Unlike any other sport, golf is played on multiple fields simultaneously, which inherently creates risks when gambling is introduced to the equation. Although the Tour has gone to great pains to head off any potential problems, like all bets gambling comes with great rewards, and great risks. – Rex Hoggard

Getty Images

Wise continues whirlwind ascent with first win

By Will GrayMay 21, 2018, 3:13 am

DALLAS – Still shy of his 22nd birthday, Aaron Wise continues to prove himself to be a quick learner.

Wise went from unheralded prospect to NCAA individual champ seemingly in the blink of an eye while at the University of Oregon. After eschewing his final two years of eligibility in Eugene, he won in Canada on the Mackenzie Tour in his third start as a professional.

He continued a quick learning curve with a win last year on the Web.com Tour to propel him to the big leagues, and he didn’t flinch while going toe-to-toe with Jason Day two weeks ago, even though the result didn’t go his way.

Faced with another opportunity to take down a top-ranked Aussie, Wise made sure he got the job done Sunday at the AT&T Byron Nelson – even though it took until dark.

With mid-day rains turning a firm and fast layout into a birdie barrage, Wise seamlessly switched gears and put his first PGA Tour title on ice in impressive fashion with a bogey-free 65. Deadlocked with Marc Leishman to start the day, Wise made six birdies in his first 10 holes and coasted to a three-shot win as the leaders barely beat the setting sun to avoid an anticlimactic Monday finish at Trinity Forest Golf Club.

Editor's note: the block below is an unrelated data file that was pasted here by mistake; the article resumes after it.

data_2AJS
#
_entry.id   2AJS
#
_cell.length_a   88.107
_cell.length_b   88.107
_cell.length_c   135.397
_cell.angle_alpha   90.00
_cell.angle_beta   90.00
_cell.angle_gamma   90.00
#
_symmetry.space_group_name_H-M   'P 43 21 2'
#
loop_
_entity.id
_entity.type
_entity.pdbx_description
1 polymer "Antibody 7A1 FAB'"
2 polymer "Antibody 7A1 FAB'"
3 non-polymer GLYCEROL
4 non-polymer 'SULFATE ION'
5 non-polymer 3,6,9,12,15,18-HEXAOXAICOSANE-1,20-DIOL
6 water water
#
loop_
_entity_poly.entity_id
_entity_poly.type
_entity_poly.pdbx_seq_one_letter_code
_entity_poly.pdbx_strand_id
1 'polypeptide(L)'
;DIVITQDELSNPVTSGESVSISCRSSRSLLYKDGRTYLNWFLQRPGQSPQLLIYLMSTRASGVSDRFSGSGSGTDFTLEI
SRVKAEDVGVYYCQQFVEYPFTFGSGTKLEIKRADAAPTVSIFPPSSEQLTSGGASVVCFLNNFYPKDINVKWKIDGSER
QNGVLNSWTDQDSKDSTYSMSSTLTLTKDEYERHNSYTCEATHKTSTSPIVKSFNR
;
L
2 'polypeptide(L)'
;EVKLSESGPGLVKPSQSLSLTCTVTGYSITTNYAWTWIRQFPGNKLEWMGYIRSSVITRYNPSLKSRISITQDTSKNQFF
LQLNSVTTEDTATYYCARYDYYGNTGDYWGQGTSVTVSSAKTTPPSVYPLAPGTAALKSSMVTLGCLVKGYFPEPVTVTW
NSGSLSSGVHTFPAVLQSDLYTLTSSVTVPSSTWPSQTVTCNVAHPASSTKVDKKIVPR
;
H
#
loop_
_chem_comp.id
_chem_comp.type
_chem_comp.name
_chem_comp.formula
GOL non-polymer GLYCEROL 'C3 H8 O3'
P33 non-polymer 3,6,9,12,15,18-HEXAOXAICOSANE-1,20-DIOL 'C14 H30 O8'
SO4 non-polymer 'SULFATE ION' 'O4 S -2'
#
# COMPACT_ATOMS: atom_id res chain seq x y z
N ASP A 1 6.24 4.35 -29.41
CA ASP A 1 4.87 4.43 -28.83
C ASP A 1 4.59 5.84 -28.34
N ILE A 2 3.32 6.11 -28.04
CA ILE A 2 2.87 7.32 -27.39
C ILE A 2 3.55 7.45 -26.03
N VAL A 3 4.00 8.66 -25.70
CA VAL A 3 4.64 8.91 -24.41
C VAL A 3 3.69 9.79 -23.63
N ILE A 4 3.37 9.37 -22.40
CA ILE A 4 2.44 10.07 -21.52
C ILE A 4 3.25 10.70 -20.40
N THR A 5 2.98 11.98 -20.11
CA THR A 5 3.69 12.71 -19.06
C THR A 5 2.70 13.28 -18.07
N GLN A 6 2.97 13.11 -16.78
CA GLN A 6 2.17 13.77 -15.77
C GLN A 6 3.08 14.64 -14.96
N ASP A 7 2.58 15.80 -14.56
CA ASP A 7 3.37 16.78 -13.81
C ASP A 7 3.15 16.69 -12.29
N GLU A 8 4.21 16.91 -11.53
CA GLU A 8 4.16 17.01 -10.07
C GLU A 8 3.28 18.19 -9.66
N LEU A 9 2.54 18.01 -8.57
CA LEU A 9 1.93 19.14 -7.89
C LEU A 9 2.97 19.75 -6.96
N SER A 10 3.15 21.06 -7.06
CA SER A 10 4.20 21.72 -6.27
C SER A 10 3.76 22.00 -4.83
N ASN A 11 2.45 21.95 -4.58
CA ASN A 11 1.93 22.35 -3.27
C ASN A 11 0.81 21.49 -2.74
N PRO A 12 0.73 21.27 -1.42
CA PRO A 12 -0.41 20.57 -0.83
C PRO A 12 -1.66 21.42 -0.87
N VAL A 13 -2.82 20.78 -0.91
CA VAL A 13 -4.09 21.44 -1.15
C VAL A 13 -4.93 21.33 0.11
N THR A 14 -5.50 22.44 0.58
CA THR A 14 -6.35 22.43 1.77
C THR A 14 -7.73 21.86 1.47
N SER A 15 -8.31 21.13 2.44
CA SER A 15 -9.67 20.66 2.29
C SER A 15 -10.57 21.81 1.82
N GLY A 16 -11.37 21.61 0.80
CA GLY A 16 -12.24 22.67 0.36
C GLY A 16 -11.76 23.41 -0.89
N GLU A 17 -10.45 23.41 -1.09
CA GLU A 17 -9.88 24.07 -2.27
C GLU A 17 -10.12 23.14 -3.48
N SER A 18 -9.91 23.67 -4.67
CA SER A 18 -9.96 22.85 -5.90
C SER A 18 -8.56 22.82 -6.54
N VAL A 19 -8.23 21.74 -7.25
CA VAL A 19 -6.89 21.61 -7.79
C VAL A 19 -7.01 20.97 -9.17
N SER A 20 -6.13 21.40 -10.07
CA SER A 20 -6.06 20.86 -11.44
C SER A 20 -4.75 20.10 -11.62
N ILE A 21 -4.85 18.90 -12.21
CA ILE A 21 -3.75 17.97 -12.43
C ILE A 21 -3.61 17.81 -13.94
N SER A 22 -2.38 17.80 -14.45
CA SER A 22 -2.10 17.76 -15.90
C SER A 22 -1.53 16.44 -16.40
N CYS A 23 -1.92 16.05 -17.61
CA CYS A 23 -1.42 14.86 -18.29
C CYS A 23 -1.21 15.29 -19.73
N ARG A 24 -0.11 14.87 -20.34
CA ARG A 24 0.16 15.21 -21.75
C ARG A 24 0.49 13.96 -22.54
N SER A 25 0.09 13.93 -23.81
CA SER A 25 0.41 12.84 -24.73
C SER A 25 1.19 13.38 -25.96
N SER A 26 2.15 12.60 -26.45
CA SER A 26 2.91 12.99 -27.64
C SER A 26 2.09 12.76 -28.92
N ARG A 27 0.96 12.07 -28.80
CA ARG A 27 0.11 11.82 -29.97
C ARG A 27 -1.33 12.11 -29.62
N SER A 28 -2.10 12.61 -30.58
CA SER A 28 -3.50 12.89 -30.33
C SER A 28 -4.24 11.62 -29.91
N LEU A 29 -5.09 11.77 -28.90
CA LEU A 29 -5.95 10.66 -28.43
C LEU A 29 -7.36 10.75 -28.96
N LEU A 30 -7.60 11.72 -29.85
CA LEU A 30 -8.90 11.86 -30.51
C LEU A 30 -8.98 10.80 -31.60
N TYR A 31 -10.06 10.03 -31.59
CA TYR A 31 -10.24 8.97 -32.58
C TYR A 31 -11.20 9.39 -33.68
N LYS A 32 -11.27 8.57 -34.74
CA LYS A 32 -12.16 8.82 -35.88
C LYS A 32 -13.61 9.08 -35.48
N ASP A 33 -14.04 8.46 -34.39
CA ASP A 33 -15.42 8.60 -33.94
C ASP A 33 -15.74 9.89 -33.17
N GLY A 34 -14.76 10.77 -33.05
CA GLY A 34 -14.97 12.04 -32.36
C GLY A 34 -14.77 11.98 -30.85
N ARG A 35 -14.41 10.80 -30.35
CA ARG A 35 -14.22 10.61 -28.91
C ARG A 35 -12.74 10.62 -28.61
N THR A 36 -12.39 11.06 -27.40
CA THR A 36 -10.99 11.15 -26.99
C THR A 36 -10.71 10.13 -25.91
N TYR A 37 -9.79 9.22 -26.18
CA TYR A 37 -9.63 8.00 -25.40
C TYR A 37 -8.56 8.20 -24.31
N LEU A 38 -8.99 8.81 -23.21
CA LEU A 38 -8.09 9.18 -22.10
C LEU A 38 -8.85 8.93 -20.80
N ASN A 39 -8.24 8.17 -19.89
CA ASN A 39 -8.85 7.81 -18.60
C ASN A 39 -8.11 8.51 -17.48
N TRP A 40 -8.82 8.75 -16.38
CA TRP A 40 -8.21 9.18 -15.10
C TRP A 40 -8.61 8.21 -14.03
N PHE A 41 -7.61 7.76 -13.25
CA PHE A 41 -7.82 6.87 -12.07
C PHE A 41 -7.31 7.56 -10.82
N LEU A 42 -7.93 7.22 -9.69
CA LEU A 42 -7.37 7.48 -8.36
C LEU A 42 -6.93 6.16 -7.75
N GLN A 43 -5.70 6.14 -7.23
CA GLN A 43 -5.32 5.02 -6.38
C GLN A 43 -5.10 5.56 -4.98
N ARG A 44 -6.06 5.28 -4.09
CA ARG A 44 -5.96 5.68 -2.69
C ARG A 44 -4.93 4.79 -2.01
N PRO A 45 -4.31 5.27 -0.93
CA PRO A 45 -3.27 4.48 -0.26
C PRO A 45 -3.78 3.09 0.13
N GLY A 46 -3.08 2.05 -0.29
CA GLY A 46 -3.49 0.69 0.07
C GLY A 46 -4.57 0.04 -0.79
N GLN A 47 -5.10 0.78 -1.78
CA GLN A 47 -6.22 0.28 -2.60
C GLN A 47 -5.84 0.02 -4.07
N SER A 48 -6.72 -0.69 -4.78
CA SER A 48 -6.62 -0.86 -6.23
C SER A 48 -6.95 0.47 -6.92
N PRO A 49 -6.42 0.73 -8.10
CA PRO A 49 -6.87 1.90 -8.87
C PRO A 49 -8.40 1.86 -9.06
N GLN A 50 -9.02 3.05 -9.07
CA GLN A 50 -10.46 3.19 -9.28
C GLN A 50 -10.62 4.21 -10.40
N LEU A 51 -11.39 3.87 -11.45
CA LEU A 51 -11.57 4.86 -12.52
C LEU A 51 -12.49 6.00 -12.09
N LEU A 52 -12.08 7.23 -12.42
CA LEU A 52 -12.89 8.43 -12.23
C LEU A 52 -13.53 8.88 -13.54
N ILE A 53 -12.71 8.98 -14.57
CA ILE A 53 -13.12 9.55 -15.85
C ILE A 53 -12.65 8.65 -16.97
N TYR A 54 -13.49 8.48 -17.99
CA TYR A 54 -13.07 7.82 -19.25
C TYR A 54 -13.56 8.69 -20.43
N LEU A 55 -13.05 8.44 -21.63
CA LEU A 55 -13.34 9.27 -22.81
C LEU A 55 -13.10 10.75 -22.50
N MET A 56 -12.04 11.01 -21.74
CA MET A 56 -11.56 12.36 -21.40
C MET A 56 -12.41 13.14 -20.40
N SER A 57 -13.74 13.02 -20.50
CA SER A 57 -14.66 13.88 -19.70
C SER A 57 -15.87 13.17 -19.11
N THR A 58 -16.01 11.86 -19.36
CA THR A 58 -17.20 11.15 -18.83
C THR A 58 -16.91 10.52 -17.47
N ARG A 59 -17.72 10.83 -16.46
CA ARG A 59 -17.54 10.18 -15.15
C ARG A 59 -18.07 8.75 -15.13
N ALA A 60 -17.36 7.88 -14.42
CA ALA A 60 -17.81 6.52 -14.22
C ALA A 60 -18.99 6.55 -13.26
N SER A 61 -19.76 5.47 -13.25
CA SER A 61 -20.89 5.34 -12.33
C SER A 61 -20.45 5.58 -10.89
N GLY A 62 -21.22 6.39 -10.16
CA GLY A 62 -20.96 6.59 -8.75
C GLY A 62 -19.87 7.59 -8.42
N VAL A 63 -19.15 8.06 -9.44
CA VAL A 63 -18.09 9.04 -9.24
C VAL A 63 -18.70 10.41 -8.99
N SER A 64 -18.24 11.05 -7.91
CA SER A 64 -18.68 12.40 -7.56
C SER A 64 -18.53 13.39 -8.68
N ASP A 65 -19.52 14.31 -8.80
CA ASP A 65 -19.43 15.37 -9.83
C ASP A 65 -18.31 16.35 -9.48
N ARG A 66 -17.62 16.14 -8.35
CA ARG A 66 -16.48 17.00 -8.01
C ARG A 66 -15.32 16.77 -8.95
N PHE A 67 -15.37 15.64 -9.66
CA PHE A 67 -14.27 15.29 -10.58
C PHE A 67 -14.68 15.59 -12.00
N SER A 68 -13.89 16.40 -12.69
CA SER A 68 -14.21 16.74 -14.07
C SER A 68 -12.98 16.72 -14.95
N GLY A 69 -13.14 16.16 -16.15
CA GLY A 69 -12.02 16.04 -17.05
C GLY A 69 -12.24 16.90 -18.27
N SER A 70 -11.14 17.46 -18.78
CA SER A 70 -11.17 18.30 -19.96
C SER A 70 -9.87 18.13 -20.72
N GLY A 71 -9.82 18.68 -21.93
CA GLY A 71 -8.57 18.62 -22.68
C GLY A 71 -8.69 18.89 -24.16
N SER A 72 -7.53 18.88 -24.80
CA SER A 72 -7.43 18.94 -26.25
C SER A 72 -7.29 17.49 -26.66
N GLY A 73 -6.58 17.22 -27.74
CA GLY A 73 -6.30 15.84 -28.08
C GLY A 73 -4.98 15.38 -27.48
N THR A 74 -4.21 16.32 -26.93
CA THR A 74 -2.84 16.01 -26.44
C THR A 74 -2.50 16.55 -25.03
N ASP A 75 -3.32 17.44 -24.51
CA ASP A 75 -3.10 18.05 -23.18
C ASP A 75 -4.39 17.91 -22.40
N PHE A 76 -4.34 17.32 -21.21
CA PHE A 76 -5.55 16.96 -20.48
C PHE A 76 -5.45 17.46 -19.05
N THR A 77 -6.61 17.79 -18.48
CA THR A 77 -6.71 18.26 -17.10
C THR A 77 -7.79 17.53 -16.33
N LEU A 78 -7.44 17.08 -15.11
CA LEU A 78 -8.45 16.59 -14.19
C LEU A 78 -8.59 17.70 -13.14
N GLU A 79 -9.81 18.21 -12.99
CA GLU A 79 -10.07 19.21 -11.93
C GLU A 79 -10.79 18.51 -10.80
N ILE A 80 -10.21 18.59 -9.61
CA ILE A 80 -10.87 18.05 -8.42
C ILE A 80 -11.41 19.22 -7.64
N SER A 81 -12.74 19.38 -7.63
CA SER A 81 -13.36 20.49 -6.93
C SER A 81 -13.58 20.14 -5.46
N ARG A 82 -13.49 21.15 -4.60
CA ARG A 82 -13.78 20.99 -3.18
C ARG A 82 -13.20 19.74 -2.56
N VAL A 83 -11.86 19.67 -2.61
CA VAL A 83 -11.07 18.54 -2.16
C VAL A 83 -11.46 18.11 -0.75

Full-field scores from the AT&T Byron Nelson

AT&T Byron Nelson: Articles, photos and videos


As it turned out, the hardest part of the day was enduring the four-hour weather delay alongside his mother, Karla, as his afternoon tee time turned into a twilight affair.

“She was talking to me in the hotel about what a win could mean, what a second could mean, kind of taking me through all that,” Wise said. “I was like, I’ve got to calm down. I can’t just sit here. I said, ‘You’ve got to go.’ I kind of made her leave the room.”

Wise displayed some jitters right out of the gates, with a nervy three-putt par on the opening hole. But with several players going on birdie runs to turn what seemed like a two-man race into a much more wide-open affair, Wise went on a tear of his own with four birdies in a row on Nos. 7-10.

That gave him a window over Leishman and the rest of the chase pack, and he never looked back.

“I talked to myself and kind of made myself trust my putting,” Wise said. “These greens out here are really tricky, and for me to roll those putts in on 8 and 9 really kind of separated things.”